What to Do AFTER You Write Your Song

Your song is finished. You like what you’ve written. You think it has commercial potential. Now what will you do with it? You’ve got options. You can start by pitching it directly to music publishers or, in today’s Internet-driven music business, you might decide to create a buzz around your song on a site like YouTube.

Here are six tips for increasing your chances of finding a home for your song in the music business.

1. Know what GENRE you’re writing in. For the best chance of success, write your songs in a contemporary style that you hear on the radio or on film and TV. Music publishers and music supervisors look for songs that appeal to an established audience. If you fit in to a style with proven appeal, you’ll have a better chance of a successful pitch.

This doesn’t mean you should write a song in a style you don’t like or don’t feel comfortable with. Stay true to your emotions and themes, but you can make small decisions as you go along that will steer your song toward a more marketable sound if you keep a genre in mind as you go along.

For the best result, ask yourself what genre you want to write in BEFORE you write your song. Then you’ll be able to shape your song as you go along. Then, when a music publisher asks you what current style you’re writing in, or what artist do you sound like, you’ll have your answer ready.

Find out how to break down a genre and study it.

2. Aim your song toward a USE. Will you pitch to film & TV music libraries? Or pitch to other artists through a music publisher or personal contact? Or perform it in your own live shows? Each of these songs has to perform a different job. This will suggest, for example, how big and catchy your chorus needs to be. For an artist looking for a hit single, think big, irresistibly hummable chorus. For a film & TV song, you can keep it more low key and intimate.

A great song that works for one type of use may not work well for a different use. Just because a song isn’t a hit single, doesn’t mean it isn’t a great song. Maybe it would be perfect under a scene in a prime time TV series.  Study songs that are successful in the market you want to write for and learn from them.

More about writing songs for movies and TV shows.

3. Know which contemporary artists are similar to you. The first thing the music industry will ask is who do you sound like (if you’re an artist) or what style/artist do your songs sound like. This is standard shorthand for the industry so be ready with an honest, accurate answer. It’s not that they want you to copy or sound exactly like someone else, but they need a ballpark so they can quickly assess whether you fit into their current needs.  Continue reading “What to Do AFTER You Write Your Song”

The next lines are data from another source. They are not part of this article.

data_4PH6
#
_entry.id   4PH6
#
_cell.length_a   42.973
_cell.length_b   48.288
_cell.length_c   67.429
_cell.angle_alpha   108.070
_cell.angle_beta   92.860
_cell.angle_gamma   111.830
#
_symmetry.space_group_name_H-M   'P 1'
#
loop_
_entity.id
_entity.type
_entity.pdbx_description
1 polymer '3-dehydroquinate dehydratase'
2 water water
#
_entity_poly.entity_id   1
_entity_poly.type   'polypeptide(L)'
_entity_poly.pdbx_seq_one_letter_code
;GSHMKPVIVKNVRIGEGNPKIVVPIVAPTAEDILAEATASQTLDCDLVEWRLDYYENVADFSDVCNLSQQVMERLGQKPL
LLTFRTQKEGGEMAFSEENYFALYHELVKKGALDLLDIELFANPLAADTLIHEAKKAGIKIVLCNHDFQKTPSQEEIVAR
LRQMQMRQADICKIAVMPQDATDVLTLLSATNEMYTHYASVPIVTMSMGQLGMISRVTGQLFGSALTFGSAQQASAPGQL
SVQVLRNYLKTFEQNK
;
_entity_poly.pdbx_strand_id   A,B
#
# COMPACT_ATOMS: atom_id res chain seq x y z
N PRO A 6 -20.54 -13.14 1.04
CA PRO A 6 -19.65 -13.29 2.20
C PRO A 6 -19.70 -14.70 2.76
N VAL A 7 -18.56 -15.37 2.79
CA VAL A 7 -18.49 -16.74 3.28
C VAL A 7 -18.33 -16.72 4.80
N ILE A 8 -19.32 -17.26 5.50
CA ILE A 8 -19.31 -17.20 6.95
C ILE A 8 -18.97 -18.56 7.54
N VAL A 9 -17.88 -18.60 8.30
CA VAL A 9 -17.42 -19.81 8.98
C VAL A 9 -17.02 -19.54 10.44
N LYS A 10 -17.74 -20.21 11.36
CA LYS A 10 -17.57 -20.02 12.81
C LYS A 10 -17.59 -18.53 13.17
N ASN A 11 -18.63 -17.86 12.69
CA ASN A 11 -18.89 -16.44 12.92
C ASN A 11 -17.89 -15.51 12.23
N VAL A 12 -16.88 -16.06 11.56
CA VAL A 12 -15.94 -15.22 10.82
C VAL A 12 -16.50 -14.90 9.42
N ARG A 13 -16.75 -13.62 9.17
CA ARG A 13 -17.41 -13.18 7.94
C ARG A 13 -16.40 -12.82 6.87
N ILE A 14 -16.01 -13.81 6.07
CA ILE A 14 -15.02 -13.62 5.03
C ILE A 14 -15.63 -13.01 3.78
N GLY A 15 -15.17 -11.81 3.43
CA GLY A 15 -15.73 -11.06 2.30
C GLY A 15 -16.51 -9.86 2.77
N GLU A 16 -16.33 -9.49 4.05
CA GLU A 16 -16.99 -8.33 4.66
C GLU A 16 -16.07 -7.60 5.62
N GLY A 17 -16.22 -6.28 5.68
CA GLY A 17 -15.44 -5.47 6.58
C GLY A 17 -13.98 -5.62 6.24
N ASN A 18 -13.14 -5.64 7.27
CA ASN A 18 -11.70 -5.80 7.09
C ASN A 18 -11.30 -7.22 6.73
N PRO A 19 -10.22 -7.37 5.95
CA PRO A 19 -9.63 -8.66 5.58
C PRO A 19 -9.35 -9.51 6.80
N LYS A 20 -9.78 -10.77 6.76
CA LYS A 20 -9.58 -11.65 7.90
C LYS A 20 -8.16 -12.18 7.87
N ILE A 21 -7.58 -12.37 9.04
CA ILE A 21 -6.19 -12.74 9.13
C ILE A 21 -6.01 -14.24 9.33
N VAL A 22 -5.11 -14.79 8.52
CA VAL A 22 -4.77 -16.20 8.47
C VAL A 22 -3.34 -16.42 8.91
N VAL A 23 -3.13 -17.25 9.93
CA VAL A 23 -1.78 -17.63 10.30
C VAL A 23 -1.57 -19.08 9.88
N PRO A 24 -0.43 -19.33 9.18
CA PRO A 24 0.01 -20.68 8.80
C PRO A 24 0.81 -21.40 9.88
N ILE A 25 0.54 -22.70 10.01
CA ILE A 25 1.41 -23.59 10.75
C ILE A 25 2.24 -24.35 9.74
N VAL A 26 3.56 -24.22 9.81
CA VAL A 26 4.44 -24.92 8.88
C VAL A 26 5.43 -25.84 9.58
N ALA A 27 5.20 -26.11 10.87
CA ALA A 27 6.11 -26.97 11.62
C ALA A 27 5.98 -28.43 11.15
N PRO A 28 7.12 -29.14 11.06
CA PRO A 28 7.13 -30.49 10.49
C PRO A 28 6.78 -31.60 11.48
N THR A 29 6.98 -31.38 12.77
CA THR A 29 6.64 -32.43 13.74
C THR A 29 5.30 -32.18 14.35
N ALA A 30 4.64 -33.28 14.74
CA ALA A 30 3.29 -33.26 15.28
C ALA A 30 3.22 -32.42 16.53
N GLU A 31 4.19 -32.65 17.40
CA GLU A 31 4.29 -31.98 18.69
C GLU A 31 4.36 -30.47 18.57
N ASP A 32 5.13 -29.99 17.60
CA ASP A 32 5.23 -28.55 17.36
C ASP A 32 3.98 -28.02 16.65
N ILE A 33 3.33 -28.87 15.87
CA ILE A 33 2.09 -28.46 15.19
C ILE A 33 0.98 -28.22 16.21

How to Rewrite Your Melody

Q:  I usually get stuck on the first melody that I think of but all my melodies are starting to sound the same. How can I rewrite my melody?

A: Most of use know how to rework a song lyric to make it stronger but melodies are often left out of the rewriting process. Try these tips to work on  your lead melody line:

1. Break up a series of similar lines into different lengths. Turn a long line into two shorter phrases or run two short phrases together by adding notes/words.  Continue reading “How to Rewrite Your Melody”

7 Tips to a Great Vocal Performance

There is no rule that says every songwriter must be a good singer. But, as the writer of a song, you can bring emotional authenticity and insight that a hired vocalist might miss. You don’t have to be Celine Dion or Josh Groban. Many times it’s more about phrasing and presence than hitting the pitches perfectly. Still, you can give yourself some help when writing your song and recording your track with these tips.

1) Figure out the highest note that you sound good on. Then figure out the lowest note. Try to keep your melody between those two notes. Sing your song while your write it and notice when you’re getting too close to your top or bottom notes. You can easily change the melody at that point.

2) Emphasize your strongest vocal notes in your melody. If your high notes are weak, use them as passing notes only; don’t try to sustain them or use them for important words. Continue reading “7 Tips to a Great Vocal Performance”